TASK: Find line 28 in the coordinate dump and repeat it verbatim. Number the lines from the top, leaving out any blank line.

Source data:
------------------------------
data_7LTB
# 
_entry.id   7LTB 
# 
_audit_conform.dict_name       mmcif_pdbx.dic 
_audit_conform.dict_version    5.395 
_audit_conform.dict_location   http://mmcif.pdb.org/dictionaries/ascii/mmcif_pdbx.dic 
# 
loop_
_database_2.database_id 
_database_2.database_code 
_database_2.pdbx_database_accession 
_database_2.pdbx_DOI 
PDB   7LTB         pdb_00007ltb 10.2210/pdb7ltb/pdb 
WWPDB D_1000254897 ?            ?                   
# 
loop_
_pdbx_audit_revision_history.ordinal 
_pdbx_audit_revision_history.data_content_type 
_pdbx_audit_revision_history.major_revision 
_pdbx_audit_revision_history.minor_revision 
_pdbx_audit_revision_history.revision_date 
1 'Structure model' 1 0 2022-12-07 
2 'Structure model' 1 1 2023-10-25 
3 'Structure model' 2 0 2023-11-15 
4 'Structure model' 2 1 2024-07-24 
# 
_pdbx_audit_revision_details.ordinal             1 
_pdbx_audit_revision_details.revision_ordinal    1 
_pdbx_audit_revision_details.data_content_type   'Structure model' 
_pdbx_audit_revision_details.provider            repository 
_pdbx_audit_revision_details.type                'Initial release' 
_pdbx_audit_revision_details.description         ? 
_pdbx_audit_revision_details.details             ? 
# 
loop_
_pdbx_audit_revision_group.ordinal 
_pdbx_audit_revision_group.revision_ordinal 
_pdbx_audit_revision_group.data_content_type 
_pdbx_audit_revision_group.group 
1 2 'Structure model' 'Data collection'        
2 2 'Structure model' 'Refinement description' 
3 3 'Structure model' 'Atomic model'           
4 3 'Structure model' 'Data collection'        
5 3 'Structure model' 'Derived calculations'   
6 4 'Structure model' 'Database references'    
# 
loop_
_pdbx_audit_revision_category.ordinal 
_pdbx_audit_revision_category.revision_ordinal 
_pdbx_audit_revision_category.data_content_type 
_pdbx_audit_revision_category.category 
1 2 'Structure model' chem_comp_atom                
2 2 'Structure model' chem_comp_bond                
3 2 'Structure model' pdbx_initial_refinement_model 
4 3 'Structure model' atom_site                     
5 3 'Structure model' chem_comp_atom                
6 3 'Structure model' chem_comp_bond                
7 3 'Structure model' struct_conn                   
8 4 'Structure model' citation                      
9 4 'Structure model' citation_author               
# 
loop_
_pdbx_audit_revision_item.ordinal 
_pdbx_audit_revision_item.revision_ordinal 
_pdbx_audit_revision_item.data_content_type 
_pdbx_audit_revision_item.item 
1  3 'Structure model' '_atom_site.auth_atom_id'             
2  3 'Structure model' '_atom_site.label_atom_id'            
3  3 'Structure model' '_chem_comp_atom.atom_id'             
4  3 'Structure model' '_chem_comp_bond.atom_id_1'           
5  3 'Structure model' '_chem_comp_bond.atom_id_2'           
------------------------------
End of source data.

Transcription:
_pdbx_audit_revision_details.ordinal             1 